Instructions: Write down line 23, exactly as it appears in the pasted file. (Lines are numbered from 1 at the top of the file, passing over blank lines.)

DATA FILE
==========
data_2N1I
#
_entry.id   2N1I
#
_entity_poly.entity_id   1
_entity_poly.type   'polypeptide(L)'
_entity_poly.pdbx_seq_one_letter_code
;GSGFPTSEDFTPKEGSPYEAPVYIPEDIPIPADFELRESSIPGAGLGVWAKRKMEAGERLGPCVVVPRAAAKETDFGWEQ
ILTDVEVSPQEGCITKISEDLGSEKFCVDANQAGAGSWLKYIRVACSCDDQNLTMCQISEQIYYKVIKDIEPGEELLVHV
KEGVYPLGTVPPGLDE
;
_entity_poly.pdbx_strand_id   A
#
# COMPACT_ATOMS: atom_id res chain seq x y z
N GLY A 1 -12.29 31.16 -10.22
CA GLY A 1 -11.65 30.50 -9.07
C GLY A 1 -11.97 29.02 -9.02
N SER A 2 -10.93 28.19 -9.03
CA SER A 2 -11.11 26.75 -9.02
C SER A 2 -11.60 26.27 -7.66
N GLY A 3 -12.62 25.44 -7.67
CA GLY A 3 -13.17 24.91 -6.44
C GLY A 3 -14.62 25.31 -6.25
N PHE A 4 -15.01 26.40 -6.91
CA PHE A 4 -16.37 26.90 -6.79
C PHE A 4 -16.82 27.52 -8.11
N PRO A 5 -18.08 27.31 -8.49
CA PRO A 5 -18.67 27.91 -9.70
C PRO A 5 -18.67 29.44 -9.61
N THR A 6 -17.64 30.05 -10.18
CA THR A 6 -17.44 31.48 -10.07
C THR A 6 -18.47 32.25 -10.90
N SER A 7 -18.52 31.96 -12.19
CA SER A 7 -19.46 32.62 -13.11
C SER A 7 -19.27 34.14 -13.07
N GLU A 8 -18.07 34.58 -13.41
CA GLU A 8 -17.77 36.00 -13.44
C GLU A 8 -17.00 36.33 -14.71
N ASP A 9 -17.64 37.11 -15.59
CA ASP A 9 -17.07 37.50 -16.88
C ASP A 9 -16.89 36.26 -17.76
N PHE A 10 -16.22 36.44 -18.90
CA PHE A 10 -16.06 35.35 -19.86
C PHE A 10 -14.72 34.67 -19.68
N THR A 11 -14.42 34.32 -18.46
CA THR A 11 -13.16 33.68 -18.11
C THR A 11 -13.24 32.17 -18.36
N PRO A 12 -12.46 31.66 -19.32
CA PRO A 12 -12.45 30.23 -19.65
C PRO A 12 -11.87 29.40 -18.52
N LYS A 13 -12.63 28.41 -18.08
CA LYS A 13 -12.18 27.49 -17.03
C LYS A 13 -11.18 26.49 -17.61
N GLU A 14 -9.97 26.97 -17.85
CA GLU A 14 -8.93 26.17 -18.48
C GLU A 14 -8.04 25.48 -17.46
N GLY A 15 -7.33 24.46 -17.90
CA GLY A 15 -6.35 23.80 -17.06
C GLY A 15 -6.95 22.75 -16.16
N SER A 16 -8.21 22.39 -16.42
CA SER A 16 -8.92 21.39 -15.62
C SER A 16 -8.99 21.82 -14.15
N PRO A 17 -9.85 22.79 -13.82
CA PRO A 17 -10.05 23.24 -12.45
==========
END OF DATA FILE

C GLY A 3 -14.62 25.31 -6.25